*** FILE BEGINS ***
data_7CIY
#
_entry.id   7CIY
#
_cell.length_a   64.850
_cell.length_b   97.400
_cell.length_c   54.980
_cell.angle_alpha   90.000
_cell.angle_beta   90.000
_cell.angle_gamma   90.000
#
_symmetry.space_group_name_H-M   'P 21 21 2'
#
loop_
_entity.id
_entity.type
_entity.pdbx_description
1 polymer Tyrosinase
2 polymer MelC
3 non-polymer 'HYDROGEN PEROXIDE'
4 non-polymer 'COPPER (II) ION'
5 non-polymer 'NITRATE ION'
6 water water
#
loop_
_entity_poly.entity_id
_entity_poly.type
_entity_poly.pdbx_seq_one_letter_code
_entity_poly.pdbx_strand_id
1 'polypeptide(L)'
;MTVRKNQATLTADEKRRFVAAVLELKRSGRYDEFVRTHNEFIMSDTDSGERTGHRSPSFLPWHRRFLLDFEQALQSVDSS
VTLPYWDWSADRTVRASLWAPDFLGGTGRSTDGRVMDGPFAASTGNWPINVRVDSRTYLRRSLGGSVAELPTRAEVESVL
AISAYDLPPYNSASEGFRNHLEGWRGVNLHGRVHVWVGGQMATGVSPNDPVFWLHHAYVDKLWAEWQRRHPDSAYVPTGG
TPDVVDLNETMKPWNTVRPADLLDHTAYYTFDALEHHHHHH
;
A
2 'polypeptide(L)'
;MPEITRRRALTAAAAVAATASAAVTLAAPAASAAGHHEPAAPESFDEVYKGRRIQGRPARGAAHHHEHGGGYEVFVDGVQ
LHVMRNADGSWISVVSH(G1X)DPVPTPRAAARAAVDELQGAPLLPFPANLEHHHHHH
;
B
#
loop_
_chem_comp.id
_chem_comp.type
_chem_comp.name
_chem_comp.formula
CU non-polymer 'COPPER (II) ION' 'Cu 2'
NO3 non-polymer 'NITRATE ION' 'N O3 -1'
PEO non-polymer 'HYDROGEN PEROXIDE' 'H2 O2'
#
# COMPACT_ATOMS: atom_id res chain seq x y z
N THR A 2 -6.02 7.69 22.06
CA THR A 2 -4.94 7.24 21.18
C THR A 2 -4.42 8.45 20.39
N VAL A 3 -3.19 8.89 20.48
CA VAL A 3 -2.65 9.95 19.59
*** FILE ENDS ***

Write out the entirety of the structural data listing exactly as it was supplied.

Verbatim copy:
data_7CIY
#
_entry.id   7CIY
#
_cell.length_a   64.850
_cell.length_b   97.400
_cell.length_c   54.980
_cell.angle_alpha   90.000
_cell.angle_beta   90.000
_cell.angle_gamma   90.000
#
_symmetry.space_group_name_H-M   'P 21 21 2'
#
loop_
_entity.id
_entity.type
_entity.pdbx_description
1 polymer Tyrosinase
2 polymer MelC
3 non-polymer 'HYDROGEN PEROXIDE'
4 non-polymer 'COPPER (II) ION'
5 non-polymer 'NITRATE ION'
6 water water
#
loop_
_entity_poly.entity_id
_entity_poly.type
_entity_poly.pdbx_seq_one_letter_code
_entity_poly.pdbx_strand_id
1 'polypeptide(L)'
;MTVRKNQATLTADEKRRFVAAVLELKRSGRYDEFVRTHNEFIMSDTDSGERTGHRSPSFLPWHRRFLLDFEQALQSVDSS
VTLPYWDWSADRTVRASLWAPDFLGGTGRSTDGRVMDGPFAASTGNWPINVRVDSRTYLRRSLGGSVAELPTRAEVESVL
AISAYDLPPYNSASEGFRNHLEGWRGVNLHGRVHVWVGGQMATGVSPNDPVFWLHHAYVDKLWAEWQRRHPDSAYVPTGG
TPDVVDLNETMKPWNTVRPADLLDHTAYYTFDALEHHHHHH
;
A
2 'polypeptide(L)'
;MPEITRRRALTAAAAVAATASAAVTLAAPAASAAGHHEPAAPESFDEVYKGRRIQGRPARGAAHHHEHGGGYEVFVDGVQ
LHVMRNADGSWISVVSH(G1X)DPVPTPRAAARAAVDELQGAPLLPFPANLEHHHHHH
;
B
#
loop_
_chem_comp.id
_chem_comp.type
_chem_comp.name
_chem_comp.formula
CU non-polymer 'COPPER (II) ION' 'Cu 2'
NO3 non-polymer 'NITRATE ION' 'N O3 -1'
PEO non-polymer 'HYDROGEN PEROXIDE' 'H2 O2'
#
# COMPACT_ATOMS: atom_id res chain seq x y z
N THR A 2 -6.02 7.69 22.06
CA THR A 2 -4.94 7.24 21.18
C THR A 2 -4.42 8.45 20.39
N VAL A 3 -3.19 8.89 20.48
CA VAL A 3 -2.65 9.95 19.59